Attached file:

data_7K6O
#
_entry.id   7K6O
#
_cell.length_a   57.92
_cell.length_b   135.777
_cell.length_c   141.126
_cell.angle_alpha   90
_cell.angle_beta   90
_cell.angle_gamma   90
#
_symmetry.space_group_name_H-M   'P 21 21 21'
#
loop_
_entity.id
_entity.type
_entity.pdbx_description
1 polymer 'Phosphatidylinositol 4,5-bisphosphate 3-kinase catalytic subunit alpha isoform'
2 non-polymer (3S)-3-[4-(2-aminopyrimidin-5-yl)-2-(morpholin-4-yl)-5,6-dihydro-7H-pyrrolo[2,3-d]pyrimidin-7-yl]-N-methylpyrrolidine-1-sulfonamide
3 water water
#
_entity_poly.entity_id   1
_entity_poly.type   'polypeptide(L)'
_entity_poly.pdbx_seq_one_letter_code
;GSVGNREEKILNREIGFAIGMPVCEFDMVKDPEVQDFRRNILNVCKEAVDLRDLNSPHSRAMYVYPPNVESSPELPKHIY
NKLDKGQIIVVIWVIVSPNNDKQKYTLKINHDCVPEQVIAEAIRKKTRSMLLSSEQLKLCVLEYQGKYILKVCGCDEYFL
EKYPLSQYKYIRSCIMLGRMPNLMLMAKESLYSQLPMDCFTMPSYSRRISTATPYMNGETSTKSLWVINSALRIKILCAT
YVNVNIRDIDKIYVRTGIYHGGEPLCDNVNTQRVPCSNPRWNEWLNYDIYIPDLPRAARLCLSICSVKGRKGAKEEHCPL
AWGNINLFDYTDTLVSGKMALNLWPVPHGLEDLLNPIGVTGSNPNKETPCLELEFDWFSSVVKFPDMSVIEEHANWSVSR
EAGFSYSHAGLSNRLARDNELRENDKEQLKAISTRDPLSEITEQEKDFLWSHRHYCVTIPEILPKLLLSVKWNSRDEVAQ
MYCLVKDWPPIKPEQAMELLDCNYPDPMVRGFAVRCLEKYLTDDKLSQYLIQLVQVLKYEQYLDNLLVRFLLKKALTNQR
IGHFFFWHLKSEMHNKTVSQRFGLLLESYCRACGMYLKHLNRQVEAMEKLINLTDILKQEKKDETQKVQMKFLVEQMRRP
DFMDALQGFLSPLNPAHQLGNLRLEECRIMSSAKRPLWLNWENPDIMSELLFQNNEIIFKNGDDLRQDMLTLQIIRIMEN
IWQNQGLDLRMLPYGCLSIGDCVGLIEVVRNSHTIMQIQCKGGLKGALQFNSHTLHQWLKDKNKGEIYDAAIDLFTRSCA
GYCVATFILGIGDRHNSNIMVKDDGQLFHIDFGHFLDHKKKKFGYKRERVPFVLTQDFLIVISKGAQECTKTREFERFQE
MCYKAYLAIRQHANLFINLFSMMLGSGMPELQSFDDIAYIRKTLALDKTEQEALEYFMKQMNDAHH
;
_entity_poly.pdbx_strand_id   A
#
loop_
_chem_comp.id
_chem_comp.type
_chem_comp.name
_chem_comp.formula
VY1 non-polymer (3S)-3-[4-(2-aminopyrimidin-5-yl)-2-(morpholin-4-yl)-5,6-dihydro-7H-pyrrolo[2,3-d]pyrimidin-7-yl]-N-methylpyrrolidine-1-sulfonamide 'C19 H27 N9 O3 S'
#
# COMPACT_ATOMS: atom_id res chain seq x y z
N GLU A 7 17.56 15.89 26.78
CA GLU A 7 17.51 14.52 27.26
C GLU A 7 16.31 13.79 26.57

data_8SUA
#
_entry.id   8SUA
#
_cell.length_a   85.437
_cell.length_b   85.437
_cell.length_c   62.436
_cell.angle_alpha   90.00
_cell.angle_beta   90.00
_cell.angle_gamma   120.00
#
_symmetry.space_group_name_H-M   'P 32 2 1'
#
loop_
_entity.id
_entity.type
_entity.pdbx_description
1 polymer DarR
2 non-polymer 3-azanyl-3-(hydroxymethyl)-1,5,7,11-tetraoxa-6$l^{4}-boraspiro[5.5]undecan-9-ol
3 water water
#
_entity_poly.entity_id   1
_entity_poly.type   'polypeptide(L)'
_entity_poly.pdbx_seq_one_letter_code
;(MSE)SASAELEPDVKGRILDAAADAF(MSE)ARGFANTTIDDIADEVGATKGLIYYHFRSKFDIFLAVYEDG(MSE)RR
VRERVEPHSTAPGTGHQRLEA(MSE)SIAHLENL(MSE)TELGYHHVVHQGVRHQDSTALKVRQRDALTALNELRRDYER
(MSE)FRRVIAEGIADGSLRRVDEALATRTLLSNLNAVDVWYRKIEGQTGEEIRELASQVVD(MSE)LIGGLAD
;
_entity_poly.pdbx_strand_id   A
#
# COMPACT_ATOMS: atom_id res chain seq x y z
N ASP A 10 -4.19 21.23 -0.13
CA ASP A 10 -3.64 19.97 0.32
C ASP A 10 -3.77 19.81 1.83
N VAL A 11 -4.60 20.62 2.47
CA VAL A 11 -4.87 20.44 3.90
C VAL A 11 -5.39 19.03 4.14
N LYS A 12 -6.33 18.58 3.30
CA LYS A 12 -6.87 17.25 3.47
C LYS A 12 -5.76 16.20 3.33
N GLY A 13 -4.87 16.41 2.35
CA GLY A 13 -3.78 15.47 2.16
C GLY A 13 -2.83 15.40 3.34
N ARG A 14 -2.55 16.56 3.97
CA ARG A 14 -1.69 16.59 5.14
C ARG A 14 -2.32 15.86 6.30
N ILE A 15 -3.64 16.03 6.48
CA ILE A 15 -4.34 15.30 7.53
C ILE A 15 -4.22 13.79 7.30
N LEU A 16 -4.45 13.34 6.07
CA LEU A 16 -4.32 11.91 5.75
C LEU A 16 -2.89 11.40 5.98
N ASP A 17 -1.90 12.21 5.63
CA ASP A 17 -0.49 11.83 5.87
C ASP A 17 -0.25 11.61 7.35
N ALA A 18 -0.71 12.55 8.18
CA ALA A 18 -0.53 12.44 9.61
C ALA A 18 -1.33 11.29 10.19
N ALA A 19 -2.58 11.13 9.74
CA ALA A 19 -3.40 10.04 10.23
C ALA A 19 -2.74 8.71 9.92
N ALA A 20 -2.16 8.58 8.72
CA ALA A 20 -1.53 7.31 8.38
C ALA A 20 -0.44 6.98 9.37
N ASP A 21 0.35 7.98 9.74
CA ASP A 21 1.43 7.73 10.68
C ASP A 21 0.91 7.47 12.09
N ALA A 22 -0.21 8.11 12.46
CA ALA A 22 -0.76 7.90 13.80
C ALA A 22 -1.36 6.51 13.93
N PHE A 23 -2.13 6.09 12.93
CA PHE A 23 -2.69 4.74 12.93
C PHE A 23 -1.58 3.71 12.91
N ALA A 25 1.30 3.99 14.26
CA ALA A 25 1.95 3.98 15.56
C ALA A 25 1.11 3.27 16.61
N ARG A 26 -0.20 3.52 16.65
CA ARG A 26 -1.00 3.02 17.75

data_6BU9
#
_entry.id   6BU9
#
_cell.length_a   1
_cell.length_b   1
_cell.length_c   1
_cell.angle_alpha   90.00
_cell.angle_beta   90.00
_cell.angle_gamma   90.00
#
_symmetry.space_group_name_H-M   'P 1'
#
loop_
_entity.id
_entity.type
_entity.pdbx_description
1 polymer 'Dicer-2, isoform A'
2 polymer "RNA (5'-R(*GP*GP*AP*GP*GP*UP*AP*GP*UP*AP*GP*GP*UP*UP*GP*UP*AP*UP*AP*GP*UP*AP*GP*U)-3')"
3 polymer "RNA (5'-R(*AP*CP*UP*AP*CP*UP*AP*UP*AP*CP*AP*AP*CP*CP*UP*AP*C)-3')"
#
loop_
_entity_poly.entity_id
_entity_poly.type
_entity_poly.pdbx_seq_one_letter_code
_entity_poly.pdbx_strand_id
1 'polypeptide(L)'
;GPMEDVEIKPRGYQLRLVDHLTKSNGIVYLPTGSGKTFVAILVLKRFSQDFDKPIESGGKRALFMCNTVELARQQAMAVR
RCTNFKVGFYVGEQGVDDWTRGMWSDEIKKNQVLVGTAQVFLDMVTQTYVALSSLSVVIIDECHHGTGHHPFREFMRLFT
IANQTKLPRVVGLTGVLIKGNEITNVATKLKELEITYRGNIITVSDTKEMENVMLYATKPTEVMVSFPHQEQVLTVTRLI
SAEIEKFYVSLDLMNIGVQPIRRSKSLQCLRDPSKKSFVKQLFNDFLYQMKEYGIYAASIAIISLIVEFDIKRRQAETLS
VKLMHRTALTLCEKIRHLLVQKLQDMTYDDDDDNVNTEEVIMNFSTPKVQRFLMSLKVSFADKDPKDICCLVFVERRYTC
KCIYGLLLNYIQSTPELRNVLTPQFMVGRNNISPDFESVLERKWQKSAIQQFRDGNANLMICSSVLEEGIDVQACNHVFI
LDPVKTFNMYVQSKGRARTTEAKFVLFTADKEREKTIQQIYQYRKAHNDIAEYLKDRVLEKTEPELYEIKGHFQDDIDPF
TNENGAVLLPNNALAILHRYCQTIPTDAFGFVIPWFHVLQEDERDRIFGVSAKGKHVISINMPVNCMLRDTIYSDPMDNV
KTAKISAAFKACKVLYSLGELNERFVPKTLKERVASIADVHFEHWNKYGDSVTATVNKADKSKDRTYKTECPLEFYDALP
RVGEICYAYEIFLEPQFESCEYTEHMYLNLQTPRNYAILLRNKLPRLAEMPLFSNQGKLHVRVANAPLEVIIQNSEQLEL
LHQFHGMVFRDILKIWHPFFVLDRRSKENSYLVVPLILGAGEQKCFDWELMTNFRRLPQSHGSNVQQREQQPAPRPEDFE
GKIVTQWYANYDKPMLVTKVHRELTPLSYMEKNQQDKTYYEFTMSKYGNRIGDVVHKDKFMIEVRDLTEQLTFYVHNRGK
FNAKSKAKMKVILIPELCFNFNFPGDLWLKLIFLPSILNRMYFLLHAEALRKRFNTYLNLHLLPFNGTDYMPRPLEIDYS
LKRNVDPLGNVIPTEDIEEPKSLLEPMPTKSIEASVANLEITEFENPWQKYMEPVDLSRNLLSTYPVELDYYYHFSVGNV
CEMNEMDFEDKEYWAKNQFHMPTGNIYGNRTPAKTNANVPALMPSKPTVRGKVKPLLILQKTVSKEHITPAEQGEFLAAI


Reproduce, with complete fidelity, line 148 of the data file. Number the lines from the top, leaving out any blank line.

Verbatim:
3 polymer "RNA (5'-R(*AP*CP*UP*AP*CP*UP*AP*UP*AP*CP*AP*AP*CP*CP*UP*AP*C)-3')"